Correcting Behavior Vs Understanding Personality

by Nicholeen Peck


Discerning between when a child should be corrected and when a child’s personality should simply be understood can be difficult for many parents, because personalities and behaviors are different, but can sometimes seem similar. So what is the difference between personality and behavior, and how can parents prepare for meaningful interactions to discuss personality differences and behavior problems?

My husband, Spencer, is generally happy, confident, disconnected from other’s emotions and most stress, extroverted, adaptable, openminded, friendly, direct, focused on truth, hardworking, organized, highly motivated, conscientious, free-spirited, detail-oriented, spontaneous, and a bit of a procrastinator. Even though these personality traits just scratch the surface of understanding Spencer, they do help me appreciate how he processes his world, as well as decrease any frustrations that I may have with his differences.

Just because my husband has unique personality traits doesn’t mean that he can’t change his habits, behaviors, and shortcomings. Recognizing personality traits should not give way to excuses for bad behavior. Instead, acknowledging personality traits should lead to appreciation of differences and shed light on actual behavior problems

Understanding what a personality trait is and what it is not can make a big difference in a parent’s stress level and parenting approach. Parents sometimes mistakenly think that a bad behavior is just a personality trait, and that it cannot really change. Similarly, some parents also think that every difference in their child’s behavior must have been learned, instead of being ingrained through personality.

A woman once said to me, “Nicholeen, with what you do, you probably think that everything comes from training, but I’ve noticed that some things are just personality.” This statement took me aback. I do speak about behavior, habits, training, teaching, and correcting a lot. However, when parenting and communicating, I do factor in personality traits too. In fact, the beginning of my parenting book, Parenting: A House United, has a whole section about understanding personality traits and characteristics in order to improve relationships through understanding.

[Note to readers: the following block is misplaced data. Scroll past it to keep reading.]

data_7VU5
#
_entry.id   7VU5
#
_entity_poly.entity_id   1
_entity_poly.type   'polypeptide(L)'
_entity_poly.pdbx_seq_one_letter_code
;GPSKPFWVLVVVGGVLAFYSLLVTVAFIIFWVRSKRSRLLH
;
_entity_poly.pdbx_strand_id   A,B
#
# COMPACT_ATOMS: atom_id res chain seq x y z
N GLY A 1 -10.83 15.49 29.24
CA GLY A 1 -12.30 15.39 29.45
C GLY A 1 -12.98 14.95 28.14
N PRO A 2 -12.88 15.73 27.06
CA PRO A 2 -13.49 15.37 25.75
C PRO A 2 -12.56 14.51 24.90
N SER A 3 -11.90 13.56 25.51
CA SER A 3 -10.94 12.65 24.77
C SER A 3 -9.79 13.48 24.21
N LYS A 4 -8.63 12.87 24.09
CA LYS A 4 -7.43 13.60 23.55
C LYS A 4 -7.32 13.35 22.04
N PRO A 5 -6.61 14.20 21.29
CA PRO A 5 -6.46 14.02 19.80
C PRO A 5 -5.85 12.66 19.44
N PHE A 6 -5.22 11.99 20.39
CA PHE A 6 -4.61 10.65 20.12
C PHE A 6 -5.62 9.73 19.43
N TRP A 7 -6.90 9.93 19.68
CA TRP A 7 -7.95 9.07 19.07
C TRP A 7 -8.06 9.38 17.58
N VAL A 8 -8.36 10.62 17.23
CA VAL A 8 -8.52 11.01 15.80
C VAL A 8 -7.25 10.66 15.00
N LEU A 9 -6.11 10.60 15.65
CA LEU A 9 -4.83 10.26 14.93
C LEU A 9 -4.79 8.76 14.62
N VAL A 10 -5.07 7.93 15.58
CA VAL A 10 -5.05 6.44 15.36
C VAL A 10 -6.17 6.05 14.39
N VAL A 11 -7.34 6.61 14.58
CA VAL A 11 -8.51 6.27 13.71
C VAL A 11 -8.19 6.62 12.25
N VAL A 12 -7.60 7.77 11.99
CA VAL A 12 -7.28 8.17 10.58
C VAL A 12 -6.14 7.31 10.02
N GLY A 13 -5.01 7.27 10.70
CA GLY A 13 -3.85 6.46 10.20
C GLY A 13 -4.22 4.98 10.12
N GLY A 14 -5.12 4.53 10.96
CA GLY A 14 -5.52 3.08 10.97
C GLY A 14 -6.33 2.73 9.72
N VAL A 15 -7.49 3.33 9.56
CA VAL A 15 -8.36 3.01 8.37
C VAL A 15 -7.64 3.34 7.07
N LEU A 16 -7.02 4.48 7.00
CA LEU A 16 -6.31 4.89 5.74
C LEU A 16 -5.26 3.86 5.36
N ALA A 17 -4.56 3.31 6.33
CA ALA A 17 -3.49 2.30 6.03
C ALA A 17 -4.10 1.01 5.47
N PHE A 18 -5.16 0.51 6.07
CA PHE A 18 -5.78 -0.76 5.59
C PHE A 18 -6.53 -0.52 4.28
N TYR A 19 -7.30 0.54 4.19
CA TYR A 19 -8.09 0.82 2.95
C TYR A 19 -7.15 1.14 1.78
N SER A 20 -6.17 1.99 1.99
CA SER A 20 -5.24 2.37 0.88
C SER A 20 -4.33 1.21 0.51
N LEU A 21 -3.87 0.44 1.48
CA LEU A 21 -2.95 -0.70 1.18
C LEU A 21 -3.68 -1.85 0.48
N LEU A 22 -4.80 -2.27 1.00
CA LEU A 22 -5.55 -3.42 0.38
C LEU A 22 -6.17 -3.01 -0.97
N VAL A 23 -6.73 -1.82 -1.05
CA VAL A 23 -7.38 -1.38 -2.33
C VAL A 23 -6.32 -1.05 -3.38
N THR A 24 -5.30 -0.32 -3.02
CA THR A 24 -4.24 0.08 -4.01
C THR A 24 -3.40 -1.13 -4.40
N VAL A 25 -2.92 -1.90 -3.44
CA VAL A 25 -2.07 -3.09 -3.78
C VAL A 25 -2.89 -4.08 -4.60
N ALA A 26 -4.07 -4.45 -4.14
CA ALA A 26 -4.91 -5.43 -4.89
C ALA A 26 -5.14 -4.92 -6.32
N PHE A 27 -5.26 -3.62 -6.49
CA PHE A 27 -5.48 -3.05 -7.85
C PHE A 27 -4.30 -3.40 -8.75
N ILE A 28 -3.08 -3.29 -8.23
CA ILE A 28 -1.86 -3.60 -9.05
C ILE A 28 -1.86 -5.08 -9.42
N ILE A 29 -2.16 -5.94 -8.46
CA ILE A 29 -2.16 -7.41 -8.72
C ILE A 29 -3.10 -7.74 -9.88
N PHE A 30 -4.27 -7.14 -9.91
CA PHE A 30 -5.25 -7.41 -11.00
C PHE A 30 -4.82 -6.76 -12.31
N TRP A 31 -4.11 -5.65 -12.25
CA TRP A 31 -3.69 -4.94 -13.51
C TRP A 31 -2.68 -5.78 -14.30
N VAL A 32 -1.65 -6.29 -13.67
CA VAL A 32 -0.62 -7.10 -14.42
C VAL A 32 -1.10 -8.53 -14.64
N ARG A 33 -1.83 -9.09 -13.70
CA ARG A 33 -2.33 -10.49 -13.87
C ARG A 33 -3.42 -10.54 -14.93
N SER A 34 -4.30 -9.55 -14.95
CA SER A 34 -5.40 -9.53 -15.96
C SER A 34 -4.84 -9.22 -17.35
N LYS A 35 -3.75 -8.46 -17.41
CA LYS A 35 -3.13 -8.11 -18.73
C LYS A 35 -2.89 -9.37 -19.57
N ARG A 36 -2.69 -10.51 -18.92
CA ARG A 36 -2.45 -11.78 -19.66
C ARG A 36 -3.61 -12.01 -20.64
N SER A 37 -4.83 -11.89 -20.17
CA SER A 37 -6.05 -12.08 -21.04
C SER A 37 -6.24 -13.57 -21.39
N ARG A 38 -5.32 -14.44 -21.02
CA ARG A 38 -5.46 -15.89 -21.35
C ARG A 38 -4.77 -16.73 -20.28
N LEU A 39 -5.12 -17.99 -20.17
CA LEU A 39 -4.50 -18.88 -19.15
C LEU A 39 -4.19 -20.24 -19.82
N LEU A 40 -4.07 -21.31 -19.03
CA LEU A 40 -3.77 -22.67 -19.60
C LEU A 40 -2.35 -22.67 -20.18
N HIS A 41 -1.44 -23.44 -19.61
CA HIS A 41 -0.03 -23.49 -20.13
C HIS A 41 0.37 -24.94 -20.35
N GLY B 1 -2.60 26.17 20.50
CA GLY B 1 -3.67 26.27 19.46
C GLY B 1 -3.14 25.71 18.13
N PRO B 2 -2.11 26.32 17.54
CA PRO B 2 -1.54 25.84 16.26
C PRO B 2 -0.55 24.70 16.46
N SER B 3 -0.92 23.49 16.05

There are so many personality tests and books that give valuable insight into how people process and live; like The Color Code, the Myers Briggs test, the Clifton Strengths test, The Four Tendencies, The Five Love Languages, and others. We all think and see people (including ourselves) uniquely, and act and communicate according to our personality preferences.


Do You Correct a Child’s Personality?

Personality is generally considered to be something that doesn’t change, or is very slow to change, so correcting personality can often be frustrating for the parent and the child. Discussing personality, and differences in personality in the family, with a non-biased view can be very helpful in creating understanding and increasing connection, and respect for others. However, trying to make a child’s personality change to match the parent’s or another child’s personality, leads to the child feeling like they are not understood, respected, or even belong.